From the Inside Out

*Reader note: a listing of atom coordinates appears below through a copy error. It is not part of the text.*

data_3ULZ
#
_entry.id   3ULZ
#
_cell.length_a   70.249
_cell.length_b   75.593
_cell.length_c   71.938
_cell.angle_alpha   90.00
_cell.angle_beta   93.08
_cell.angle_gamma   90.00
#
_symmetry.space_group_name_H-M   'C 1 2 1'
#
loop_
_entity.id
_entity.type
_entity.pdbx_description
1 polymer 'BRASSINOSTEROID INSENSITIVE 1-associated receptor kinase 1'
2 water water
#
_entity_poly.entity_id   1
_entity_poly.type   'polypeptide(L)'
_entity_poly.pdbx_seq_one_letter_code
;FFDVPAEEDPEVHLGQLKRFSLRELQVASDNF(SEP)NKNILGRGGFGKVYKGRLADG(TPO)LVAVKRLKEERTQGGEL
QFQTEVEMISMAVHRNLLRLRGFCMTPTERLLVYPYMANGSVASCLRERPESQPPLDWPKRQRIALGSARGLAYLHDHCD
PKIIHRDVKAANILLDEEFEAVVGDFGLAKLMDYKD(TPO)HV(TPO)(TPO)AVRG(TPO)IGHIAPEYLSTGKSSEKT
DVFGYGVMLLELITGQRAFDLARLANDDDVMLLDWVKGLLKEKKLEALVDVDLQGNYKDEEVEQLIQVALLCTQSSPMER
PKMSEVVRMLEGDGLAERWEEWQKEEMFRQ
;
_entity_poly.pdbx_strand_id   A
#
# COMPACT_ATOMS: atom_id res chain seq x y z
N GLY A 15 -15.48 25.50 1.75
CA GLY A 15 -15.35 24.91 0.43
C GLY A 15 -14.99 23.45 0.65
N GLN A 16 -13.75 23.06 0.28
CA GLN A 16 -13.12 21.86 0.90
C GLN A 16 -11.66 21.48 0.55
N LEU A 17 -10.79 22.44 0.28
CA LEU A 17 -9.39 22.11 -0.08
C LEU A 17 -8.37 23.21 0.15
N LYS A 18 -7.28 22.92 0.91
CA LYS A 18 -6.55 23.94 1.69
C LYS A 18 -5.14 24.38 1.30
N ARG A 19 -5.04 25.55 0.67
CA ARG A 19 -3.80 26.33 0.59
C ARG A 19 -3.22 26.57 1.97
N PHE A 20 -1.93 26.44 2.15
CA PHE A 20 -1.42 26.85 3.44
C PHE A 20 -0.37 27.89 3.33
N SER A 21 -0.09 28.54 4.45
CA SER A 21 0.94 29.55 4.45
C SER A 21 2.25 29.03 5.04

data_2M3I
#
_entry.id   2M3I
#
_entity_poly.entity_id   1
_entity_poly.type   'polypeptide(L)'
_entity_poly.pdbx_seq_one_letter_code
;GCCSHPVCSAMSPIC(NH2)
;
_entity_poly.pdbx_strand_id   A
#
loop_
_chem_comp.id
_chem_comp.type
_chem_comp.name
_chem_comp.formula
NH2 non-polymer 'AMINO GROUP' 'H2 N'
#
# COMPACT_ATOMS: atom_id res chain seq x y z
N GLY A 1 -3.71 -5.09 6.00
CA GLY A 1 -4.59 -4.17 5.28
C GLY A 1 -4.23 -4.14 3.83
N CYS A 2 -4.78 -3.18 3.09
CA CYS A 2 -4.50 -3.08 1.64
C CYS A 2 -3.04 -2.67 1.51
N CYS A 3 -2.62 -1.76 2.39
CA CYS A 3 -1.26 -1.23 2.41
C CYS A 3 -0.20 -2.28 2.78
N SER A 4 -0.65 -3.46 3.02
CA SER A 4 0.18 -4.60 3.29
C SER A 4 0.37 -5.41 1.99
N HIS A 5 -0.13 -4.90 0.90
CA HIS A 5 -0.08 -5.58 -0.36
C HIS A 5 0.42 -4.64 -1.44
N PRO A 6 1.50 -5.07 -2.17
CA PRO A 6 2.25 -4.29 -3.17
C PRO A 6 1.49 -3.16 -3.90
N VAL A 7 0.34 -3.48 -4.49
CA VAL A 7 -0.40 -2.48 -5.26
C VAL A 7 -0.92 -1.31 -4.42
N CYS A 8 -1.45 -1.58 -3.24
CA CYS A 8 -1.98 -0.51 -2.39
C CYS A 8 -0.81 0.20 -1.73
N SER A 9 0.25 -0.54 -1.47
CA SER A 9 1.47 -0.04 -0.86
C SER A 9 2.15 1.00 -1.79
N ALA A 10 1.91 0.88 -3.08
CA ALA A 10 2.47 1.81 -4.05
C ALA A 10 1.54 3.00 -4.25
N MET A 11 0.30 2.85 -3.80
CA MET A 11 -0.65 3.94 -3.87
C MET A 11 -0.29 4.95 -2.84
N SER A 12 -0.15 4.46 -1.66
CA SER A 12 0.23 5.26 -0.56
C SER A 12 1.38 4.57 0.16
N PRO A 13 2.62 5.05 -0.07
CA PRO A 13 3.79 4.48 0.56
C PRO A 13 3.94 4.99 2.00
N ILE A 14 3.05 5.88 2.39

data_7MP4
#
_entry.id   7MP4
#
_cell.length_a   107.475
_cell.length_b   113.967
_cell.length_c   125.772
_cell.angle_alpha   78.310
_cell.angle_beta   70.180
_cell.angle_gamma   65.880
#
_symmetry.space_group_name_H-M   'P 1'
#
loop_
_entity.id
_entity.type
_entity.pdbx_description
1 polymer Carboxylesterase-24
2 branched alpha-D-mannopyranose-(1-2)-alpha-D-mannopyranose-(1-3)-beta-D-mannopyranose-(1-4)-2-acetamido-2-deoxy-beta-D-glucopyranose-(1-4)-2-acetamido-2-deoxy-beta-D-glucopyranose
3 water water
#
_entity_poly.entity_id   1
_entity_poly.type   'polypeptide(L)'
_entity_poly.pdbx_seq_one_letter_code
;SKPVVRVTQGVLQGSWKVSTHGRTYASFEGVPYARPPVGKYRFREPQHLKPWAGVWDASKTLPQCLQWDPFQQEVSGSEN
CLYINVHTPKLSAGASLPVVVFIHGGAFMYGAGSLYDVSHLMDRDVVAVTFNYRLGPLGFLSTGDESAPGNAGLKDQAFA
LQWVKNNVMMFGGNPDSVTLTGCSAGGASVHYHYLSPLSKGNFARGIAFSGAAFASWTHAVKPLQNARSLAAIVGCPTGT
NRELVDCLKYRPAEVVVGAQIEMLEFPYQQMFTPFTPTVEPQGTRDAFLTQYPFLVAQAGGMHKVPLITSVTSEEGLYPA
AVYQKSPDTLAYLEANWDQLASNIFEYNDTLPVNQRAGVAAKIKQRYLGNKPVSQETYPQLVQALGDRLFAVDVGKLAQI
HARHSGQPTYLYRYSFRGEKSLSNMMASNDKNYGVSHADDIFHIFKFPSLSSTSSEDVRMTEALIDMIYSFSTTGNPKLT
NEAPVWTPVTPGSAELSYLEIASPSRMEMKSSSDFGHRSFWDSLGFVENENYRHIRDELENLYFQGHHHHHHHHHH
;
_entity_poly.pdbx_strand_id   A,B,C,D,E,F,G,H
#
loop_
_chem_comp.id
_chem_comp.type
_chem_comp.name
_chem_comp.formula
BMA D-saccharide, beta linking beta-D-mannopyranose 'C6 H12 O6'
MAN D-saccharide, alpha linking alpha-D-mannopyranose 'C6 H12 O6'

So what draws me into a subject? I am not always sure. Today I have a new model coming into the studio to work. We have done a preliminary shoot a week or so back that was mostly testing to see how he would react to the process and how the process will react to him. Whenever possible I love to pre shoot with potential subjects before I actually begin to design a shoot around them. It puts us on a common ground where we can communicate and develop a common vocabulary. They gain a basic understanding of the process and what I am looking for. After I have processed the images we look at them together and they make the connections and adjustments to how I coached them and I can see how they respond to my direction. Most of the time I have a clear vision of what I am looking for in an image with everyone, but this person I have not quite connected with yet. He has beautiful skin and clear eyes and takes direction very well. He seems a bit self-conscience about his body but is willing to take it where I am willing to lead. He has a strong sense of fashion and is drawn to texture. This subject is also interested in creating a modeling portfolio and I think he could pull it off. He is in his early 20’s and his body has not quite developed yet to have a lot of tone and definition. I have not completely connected to this subject yet because he has always brought one of his girlfriends into the initial meeting and the preliminary shoots and seemed very distracted by their presence. When I work with someone in the studio we need to be completely in tune with each other. The space needs to be clear of all distraction to be in complete touch with this subject and discover what I find alluring about them. It is essential that they do not become self-conscience at any time during the process and must be allowed to explore their own identity. I especially find this when I am shooting senior portraits. Often times when parents come with their kids, they do all the talking, thinking their kid is too shy and will not talk. If the subject is not allowed to express themselves it becomes difficult to get a clear idea of who they really are; then they become mirrors of how they are perceived by others. Most everyone eventually opens up and allows you a window into their identity but it’s based on building trust. It is my job then to interpret this identity and translate it into an image that best represents who they are. I tend to be drawn from the inside first and then bring it external. Whereas so many photographers approach their subjects from the external and only look at the surface. Yes they get a good representation of that person, but so many of those images have no life and are devoid of any kind of personality. To me this is a once in a lifetime opportunity to explore who they are. They are only going to be here at this moment only once and we must look to preserve it in the image for an eternity.